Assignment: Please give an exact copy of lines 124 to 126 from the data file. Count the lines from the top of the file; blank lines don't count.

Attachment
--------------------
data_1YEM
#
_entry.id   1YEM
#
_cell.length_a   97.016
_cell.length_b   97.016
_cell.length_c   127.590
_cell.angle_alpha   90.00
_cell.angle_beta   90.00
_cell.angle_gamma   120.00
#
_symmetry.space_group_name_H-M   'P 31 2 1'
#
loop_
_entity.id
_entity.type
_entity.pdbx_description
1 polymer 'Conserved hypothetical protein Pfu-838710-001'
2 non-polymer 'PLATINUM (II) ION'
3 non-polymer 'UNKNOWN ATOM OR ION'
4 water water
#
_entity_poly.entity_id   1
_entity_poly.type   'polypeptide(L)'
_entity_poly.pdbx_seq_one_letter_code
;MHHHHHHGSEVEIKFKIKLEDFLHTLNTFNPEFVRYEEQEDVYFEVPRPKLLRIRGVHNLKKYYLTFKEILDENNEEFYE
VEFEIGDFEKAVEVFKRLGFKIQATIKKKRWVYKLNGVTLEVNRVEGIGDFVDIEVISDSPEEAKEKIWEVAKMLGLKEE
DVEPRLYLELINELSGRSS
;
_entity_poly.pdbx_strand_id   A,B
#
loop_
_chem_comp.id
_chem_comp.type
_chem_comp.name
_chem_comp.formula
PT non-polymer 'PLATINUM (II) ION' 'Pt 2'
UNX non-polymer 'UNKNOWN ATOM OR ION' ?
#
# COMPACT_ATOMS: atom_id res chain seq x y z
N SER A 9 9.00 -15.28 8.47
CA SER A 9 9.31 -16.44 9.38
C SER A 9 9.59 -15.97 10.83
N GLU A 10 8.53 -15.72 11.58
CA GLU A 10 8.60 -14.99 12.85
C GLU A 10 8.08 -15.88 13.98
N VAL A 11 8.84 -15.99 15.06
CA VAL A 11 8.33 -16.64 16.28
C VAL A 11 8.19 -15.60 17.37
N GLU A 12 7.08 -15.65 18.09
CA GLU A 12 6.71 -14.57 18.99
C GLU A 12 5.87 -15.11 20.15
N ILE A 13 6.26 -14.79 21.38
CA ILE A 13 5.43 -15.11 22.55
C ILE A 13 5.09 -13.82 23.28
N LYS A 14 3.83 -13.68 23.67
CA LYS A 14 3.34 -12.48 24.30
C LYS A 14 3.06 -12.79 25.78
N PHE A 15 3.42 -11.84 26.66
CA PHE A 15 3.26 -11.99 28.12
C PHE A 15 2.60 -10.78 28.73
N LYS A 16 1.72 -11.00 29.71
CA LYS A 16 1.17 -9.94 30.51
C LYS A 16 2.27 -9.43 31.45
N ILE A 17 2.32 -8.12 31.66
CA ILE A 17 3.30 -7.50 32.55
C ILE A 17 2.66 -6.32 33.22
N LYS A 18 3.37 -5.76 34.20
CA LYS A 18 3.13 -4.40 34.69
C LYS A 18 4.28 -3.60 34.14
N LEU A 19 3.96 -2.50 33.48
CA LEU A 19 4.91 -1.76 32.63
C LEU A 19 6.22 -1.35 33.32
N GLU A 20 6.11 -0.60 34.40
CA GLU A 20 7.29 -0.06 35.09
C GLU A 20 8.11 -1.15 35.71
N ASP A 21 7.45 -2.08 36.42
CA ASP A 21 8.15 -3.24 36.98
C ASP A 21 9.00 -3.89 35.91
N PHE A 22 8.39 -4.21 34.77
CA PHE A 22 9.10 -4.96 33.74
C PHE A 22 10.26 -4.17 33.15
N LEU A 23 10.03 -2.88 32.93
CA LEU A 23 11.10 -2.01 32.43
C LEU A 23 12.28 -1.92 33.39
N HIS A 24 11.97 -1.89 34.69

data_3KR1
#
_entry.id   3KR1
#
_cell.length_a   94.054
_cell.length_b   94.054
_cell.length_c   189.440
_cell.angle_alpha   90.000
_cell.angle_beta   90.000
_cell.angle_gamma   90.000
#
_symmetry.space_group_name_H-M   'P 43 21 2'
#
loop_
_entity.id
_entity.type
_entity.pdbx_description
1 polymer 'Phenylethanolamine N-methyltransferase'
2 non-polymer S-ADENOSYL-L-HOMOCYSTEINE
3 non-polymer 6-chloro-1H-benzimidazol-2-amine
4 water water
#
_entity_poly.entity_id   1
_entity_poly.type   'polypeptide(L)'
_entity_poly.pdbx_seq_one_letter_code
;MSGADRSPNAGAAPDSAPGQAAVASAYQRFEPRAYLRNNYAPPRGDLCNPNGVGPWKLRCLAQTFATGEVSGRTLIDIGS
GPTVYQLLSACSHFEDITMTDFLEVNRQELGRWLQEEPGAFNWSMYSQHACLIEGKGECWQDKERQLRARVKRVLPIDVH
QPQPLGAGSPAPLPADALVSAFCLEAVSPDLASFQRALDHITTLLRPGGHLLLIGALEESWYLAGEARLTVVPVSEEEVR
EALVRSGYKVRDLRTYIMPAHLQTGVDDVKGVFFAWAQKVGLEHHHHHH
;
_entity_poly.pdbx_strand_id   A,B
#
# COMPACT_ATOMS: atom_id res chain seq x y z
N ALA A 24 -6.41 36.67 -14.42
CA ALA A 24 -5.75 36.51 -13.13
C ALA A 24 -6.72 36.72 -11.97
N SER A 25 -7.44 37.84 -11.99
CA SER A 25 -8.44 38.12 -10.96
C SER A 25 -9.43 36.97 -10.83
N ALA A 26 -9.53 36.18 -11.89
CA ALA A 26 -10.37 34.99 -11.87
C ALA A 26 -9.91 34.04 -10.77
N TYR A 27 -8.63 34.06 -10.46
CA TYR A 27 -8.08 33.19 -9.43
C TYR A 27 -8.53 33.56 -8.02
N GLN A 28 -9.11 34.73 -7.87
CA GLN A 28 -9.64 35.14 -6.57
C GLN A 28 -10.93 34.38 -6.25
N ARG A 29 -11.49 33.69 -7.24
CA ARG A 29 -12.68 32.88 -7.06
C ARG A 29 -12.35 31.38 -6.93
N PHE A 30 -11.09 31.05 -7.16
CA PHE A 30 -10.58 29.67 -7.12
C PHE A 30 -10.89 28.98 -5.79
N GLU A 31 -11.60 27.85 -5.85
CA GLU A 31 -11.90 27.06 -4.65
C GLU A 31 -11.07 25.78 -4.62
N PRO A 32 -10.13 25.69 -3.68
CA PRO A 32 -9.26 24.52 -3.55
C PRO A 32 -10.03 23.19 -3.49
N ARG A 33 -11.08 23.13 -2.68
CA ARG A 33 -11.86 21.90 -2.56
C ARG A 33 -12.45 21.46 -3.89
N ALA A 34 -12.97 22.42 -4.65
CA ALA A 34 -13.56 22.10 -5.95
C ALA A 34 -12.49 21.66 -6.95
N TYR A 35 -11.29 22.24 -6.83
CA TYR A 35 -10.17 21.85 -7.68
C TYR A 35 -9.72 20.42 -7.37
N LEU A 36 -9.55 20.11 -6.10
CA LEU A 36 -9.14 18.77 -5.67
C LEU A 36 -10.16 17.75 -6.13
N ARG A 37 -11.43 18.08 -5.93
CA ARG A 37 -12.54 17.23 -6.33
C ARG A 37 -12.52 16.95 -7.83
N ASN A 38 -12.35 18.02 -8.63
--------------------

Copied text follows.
CA SER A 25 -8.44 38.12 -10.96
C SER A 25 -9.43 36.97 -10.83
N ALA A 26 -9.53 36.18 -11.89